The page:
Lastly, I’m encouraged by the emphasis on scientific data presented by the President Elect with regard to the Covid-19 Pandemic, and how the administration aims to lead the country’s response.  With coordinated effort, the agencies of the federal government can hopefully work to address the challenges around vaccine distribution, effective treatments, and public health messaging, so the wheels of the economy can turn for everyone.

As Janus looked forward, I hope you too, can look forward to a healthy and prosperous new year. 


Meet Our 2020 SECU Public Fellowship Interns (3)

In the summer of 2020, 10 UNC Asheville students participated in the SECU Public Fellows program, working full-time jobs and using their liberal arts education to benefit high-quality nonprofit and government organizations focused on improving life in rural North Carolina for a diverse array of residents. The program, which provided UNC Asheville a $50,000 grant to fund the internships, is designed to connect interested, talented undergraduate students with local leadership in order to obtain meaningful on-the-job experience with a local agency or organization, while providing a unique learning opportunity to allow students to give back to his or her community.

Read below to learn more about our 2020 Cohort and the incredible work they did!

Elena Keller, MAHEC

“My name is Elena Keller and I am a senior Health and Wellness major, German minor at UNCA, and this summer I will be interning with MAHEC’s COVID-19 Regional Response Team.  I will be learning about our community’s response to COVID-19 by providing technical and administrative support for virtual classes, data tracking and external communications. What drew me to this position was that it provides an opportunity for me to learn more about the logistical side of public health work, as well as offer assistance during one of the biggest modern day public health crises.”

Nikoli Wise, Working Wheels

“I am a Senior Mass Communication and Political Science double major from Asheville, NC. I am interning with Working Wheels, a nonprofit that repairs donated cars to give to families in need to improve their access to transportation. I was drawn to the SECU Fellows Internship Program because I am very passionate about public service and improving my community. I specifically was drawn to Working Wheels because they have a strong mission that I can wholeheartedly get behind because of its high impact in the community.”

Baye Samodal, ABCCM Crisis Center

“I wanted to be a part of SECU Public Fellows Internship Program for the opportunity to gain work experience in my desired fields. I am currently interning at the ABCCM Crisis Center. I am a double major in Psychology and Health and Wellness Promotion so I wanted to gain experience in public health and social work. I also wanted to get more involved and help those in need in my community.”

Emma Radulovic, MANNA Foodbank

“My name is Emma, I am an environmental studies major, chemistry minor and I had the opportunity to work for MANNA Foodbank through the SECU public fellows internship program. I am working in the HR department. I was happy to know MANNA selected me for this position because I have volunteered with them several times with my sorority. I knew they were a great nonprofit organization and I really wanted to learn more about all they do for our community beyond helping to end hunger. Through my work in Human Resources I have gotten to know almost all the departments at MANNA, and I now have a greater understanding of the need not just in our area but all around the world. Without this opportunity I never would feel as prepared as I do to go out into the work force next year and try to make a difference with my degree. These internships are a once in a chance opportunity, and nothing can prepare you better for the real world that a 2 month long internship with one of these fantastic local organizations.”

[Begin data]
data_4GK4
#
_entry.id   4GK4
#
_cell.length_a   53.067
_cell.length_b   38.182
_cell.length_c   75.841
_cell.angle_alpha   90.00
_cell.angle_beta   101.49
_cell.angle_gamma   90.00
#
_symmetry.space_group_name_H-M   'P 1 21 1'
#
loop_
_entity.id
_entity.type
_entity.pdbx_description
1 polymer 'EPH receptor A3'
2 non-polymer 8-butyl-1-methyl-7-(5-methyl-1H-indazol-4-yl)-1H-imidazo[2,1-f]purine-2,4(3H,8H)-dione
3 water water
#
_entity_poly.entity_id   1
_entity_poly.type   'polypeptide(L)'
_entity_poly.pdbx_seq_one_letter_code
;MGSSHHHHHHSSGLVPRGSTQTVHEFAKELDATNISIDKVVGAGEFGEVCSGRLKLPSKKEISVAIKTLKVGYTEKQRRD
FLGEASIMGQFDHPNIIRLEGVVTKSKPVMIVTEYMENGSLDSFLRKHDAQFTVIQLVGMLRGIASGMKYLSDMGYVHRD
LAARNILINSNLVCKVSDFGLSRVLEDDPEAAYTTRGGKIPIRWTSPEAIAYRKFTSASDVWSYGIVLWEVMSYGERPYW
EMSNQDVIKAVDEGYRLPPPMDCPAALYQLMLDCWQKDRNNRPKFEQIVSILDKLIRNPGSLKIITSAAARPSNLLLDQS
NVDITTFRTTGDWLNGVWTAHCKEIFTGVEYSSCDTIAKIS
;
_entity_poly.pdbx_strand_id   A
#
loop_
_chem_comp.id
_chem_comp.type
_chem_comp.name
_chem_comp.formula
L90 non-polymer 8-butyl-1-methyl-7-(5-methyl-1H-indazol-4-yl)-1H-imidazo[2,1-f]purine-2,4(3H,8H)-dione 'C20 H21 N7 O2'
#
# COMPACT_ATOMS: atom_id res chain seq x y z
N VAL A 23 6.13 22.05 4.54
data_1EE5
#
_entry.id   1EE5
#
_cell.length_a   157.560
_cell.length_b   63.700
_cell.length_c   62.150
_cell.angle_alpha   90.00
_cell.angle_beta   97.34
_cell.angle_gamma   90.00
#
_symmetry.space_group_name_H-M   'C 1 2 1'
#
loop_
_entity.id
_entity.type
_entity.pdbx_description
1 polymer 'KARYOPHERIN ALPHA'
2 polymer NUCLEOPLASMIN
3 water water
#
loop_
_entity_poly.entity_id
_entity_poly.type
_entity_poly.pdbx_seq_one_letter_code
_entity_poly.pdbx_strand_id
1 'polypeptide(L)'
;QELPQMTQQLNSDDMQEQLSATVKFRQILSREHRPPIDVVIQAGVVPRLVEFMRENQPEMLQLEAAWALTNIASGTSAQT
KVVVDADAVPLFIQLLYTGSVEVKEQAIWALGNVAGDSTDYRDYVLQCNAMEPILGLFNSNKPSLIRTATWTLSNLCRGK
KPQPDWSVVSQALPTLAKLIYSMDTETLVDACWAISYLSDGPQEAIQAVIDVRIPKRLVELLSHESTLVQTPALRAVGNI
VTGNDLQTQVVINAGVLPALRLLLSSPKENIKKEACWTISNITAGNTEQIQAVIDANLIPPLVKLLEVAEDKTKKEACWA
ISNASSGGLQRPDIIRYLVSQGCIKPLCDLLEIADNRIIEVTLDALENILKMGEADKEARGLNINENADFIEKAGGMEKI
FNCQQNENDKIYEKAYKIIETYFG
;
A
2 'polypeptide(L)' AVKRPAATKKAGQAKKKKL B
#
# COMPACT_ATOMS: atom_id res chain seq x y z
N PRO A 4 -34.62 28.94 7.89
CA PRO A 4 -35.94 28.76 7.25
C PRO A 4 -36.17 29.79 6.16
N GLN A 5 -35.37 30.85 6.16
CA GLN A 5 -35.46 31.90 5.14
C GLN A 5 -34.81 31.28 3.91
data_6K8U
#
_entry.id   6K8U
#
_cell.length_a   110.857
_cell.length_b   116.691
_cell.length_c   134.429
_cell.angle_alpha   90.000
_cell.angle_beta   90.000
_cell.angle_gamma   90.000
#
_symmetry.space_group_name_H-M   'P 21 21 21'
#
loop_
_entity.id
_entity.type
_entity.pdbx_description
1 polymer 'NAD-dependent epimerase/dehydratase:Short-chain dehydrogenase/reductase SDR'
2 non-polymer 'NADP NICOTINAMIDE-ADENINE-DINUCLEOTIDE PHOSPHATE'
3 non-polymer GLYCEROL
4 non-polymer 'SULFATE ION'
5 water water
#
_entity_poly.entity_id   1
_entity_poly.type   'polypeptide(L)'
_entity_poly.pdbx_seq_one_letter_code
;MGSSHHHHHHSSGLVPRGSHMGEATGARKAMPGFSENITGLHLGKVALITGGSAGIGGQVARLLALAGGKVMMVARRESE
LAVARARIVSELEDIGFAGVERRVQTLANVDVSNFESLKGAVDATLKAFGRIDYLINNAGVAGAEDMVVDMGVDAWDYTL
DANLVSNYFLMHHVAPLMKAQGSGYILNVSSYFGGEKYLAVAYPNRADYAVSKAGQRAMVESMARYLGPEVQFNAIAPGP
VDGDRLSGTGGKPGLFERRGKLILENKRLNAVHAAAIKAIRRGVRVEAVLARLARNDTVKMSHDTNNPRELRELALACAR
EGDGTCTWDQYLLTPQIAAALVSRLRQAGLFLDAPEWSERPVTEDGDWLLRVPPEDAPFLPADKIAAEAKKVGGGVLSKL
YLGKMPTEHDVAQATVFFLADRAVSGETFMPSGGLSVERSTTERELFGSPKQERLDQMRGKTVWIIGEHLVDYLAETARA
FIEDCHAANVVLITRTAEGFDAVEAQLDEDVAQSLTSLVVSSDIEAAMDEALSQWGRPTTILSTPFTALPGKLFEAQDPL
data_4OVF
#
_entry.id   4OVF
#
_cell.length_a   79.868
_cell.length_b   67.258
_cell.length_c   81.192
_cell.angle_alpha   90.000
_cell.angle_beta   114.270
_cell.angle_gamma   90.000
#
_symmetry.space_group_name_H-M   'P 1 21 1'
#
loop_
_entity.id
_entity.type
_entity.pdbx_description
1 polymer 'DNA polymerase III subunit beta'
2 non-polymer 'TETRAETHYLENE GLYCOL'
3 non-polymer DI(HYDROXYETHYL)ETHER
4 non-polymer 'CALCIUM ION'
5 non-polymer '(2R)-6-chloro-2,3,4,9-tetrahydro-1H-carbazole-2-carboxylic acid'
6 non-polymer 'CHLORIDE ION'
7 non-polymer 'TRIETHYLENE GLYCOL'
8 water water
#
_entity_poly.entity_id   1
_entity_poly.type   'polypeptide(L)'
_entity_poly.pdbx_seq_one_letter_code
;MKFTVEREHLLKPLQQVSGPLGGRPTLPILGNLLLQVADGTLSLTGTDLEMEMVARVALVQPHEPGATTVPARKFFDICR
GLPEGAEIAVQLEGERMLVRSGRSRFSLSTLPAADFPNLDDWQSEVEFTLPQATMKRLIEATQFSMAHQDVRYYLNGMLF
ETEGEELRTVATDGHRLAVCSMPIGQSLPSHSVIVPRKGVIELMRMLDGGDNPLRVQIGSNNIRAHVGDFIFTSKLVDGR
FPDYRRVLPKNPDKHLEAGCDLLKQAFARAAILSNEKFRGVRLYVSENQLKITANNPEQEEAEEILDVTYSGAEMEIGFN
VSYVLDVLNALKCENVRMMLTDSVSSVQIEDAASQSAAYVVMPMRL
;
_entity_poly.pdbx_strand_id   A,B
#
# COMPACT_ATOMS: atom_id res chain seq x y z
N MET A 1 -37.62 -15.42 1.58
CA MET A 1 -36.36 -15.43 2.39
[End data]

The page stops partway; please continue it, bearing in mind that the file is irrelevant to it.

Cool Jobs Podcast Episode 4

Episode four is here! The Cool Jobs Podcast explores some of the most interesting jobs around, with the hope you’ll find some inspiration for your own career!

Access today’s episode here! Scroll down past our fun logo to find today’s transcript.

David Earnhardt  0:00  

Hi, I’m David and I’m the host of the cool jobs podcast, a conversation where we dive deep into some of the coolest jobs on the planet. This is the home for jobs you’ve never heard of, or ones you never thought about before. This podcast is for students, learners, dreamers, or anyone who’s interested in finding out about the coolest jobs around. I’ll be speaking with experts across a wide spectrum of career possibilities with the hope that you’ll find inspiration for your own career. Thanks for joining in. Today we’re speaking with Greg Garrison, professional ice cream taster. Greg and his wife, Ashley are the owners of The Hop ice cream shop in Asheville, North Carolina. We’re together with their team, they create some of the best ice cream around, Greg, thanks for joining me.

Greg Garrison  0:42  

Yeah, thanks for having me. Glad to be here.

David Earnhardt  0:44  

So first, I have to ask an obvious question. But I’m hoping you will give me a non obvious answer. Why ice cream?

Greg Garrison  0:51